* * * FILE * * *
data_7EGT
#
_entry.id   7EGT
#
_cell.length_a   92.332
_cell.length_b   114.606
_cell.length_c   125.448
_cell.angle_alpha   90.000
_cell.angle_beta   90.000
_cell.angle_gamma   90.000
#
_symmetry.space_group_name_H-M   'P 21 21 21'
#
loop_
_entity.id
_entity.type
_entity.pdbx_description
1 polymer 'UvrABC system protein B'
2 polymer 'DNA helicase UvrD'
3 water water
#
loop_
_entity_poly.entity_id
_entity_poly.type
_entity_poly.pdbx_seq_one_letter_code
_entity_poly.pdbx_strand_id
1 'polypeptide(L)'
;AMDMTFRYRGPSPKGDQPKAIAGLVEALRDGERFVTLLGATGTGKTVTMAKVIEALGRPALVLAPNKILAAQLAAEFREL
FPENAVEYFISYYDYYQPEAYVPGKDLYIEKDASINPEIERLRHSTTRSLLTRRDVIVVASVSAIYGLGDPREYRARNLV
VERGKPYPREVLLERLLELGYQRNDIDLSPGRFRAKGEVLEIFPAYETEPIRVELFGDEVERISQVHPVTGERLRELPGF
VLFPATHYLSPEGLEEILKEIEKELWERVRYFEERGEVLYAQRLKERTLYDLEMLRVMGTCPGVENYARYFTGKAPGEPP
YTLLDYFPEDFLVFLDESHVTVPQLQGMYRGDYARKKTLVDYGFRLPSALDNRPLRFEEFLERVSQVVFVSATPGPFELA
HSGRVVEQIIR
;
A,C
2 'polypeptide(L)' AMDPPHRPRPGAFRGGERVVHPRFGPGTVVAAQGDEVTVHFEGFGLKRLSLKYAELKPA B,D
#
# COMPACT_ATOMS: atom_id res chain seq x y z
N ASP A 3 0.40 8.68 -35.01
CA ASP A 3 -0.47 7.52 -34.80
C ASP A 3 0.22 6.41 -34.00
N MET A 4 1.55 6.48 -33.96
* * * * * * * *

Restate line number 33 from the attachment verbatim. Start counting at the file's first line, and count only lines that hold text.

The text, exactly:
HSGRVVEQIIR